Thursday, 21 July 2022

Honesty, consistency, and the Tory leadership race


Given what Liz Truss has had to say about the economic policy which has been pursued by successive governments for twenty years, she’s probably going to be furious when she finds out which party was in government for the last twelve of those years. And even more so if she ever realises that she was a minister in that government for ten of those years, including two years at the Treasury. Apparently, it’s all been a huge mistake and she knew that all along, even as she trudged through the division lobby voting in favour of budget after budget. And given her insistence that she is a Thatcherite and will govern as a Thatcherite, let’s hope no-one explains to her that it was her heroine who did so much to normalise the idea that governments, like households, can only spend what they receive in income.

When she was busy supporting governments which argued that there had to be a balance between government income and expenditure, and when she and others attacked politicians of other parties for arguing the opposite, she already knew deep down that they were right, but was just biding her time waiting for her opportunity to lead a government which would reverse the policy. What a refreshing change it will be to have such an honest politician to replace the congenital liar currently occupying Number 10. We can confidently believe every word she says, at least until she changes her mind again.

We should not be too critical, though – as Luke’s gospel tells us “… there will be more rejoicing in heaven over one sinner who repents than over ninety-nine righteous persons who do not”. Repent is about the least that she can do, although whether her understanding of the word repentance is any deeper than that of her predecessor is another question. And it’s only a half repentance anyway.

In arguing that the government can both cut taxes and spend more, she is accepting the basic truth that government income and expenditure do not need to be in balance, and its corollary that lack of money does not prevent governments from spending it. Whether that gap is met by 'borrowing' or new money creation is an interesting question for debate, but since the government insist on treating both as ‘borrowing’ in the official accounts, it’s an academic distinction. The problem with her position is not about whether the government can spend money it doesn’t have but about how it spends that money. And on that point, she’s propounding the generally discredited theory that cutting taxes magically generates economic growth by putting money into the hands of consumers who then go out and spend it rather than, say, repay debt, and businesses which invest it in new capacity rather than shareholder pay-outs, and that it causes no inflation in the process. Of course there are some economists who argue, based on economic theory, that that will be the result, and she even referred to one of them, Patrick Minford of Cardiff University, who seems to be something of an outlier’s outlier on the matter. I’m not sure which is going to be worse for us all – Sunak’s insistence that there is no spare money or Truss’s insistence that there is plenty of money but that it should be given out to the most well-off in the form of tax cuts.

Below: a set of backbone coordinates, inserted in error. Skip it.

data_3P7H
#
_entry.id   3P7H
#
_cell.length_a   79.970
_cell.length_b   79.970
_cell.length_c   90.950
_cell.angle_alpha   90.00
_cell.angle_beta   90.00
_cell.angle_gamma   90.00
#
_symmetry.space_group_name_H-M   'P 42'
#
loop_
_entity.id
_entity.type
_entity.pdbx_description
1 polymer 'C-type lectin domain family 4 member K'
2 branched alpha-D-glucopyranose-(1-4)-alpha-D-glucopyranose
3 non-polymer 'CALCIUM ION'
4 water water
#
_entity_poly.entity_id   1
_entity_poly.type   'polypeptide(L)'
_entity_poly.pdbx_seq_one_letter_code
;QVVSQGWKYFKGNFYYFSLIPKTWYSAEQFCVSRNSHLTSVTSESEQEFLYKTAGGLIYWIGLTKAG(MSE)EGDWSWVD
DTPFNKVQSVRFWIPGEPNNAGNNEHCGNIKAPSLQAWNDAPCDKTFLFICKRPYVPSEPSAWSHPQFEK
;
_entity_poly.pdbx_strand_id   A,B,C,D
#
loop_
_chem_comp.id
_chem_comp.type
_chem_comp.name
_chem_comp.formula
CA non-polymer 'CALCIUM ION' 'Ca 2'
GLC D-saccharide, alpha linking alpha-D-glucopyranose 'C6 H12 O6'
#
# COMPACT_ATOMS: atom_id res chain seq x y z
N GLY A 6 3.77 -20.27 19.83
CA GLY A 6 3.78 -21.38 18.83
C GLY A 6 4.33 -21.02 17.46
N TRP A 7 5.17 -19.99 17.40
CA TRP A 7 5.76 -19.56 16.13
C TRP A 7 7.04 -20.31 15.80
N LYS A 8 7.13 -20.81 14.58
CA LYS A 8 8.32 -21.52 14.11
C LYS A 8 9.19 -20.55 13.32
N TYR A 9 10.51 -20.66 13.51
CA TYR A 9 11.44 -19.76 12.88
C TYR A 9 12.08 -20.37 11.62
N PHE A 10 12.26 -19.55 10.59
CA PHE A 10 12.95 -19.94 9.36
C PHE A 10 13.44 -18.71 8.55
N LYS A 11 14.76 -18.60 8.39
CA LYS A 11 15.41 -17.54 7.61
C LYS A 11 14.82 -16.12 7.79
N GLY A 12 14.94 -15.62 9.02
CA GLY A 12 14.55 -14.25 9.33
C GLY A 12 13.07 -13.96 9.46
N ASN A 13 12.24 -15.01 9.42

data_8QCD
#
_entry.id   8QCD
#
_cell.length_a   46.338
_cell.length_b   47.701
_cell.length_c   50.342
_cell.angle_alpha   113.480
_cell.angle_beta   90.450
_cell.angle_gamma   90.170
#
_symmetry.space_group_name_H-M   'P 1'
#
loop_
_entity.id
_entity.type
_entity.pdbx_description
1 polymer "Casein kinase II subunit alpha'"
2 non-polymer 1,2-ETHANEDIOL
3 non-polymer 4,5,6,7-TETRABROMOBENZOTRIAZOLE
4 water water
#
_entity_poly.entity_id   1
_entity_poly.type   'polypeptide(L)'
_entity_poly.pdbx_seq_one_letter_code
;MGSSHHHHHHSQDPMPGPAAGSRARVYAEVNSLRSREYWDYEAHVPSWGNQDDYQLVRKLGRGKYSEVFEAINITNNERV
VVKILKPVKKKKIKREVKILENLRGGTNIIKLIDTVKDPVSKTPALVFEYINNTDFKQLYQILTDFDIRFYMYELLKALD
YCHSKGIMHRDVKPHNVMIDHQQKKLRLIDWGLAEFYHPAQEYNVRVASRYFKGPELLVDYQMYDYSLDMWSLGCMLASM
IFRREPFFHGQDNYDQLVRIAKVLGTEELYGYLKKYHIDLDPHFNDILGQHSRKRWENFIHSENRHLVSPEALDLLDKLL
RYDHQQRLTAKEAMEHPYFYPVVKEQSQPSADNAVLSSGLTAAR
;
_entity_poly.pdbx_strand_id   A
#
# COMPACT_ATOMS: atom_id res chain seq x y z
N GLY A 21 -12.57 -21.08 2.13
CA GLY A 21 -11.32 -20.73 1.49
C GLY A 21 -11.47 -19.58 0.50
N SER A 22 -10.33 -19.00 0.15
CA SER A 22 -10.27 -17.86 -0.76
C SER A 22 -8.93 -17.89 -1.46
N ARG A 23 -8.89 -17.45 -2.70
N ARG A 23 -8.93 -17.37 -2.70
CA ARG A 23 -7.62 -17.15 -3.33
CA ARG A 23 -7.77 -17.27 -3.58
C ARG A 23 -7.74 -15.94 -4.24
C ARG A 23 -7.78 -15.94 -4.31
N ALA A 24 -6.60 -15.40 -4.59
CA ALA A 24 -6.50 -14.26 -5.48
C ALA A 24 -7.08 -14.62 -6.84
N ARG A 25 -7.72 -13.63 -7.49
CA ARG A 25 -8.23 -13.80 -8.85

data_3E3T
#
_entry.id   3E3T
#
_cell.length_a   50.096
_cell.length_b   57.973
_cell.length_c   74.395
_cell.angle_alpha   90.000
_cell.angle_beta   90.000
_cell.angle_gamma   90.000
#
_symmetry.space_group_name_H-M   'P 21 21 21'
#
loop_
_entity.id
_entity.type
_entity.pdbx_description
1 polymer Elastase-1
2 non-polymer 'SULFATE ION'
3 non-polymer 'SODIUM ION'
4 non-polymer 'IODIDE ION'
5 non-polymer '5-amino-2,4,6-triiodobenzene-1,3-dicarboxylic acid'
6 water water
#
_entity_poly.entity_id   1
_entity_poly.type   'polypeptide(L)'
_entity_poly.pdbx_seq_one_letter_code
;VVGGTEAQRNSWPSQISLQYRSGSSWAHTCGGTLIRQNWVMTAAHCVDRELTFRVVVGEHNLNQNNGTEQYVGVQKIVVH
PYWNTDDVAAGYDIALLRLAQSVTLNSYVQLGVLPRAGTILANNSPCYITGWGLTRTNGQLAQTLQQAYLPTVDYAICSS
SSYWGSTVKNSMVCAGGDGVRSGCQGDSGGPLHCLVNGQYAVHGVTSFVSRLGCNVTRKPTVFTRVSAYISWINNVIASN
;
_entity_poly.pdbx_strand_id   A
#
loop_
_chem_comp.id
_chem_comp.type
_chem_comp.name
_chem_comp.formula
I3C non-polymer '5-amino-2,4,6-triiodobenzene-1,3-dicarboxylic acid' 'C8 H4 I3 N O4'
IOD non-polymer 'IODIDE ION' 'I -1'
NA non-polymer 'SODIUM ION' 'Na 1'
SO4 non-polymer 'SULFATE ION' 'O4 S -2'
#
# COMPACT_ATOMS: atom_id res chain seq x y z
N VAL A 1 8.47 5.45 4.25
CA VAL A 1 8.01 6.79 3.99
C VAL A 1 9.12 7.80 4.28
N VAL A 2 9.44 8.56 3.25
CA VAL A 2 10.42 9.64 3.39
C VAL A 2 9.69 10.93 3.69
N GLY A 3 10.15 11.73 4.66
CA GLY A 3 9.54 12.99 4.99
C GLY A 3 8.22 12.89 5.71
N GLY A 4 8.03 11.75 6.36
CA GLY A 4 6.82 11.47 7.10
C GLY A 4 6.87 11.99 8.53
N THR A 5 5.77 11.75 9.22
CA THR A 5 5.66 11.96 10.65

The issue with what Truss is saying isn’t with the theory but with the complete lack of any empirical evidence showing that it works in practice. And the reason for that isn’t necessarily that the theory is wrong per se, but that the assumptions that need to be made to make it work simply don’t hold true in the real world. Any economic model only predicts what will happen in the real world to the extent that the assumptions underpinning it are valid and accurate. Hers are neither.

I doubt she will be particularly concerned about that at this stage; her appeal is aimed only at that tiny minority of the population represented by the Tory membership register: predominantly older, male, white, and richer than the population at large. Curiously enough, that just happens to be a demographic which would benefit personally from her proposals – what a lucky coincidence that is. Whether her views will survive contact with reality if she reaches Number 10 is also something about which I doubt she will be overly concerned. We’ll simply discover that her deeply-held long-term conviction that fiscal rectitude is essential was just temporarily hiding after all. What a refreshing change it will be to have a PM who is so consistent in her views.

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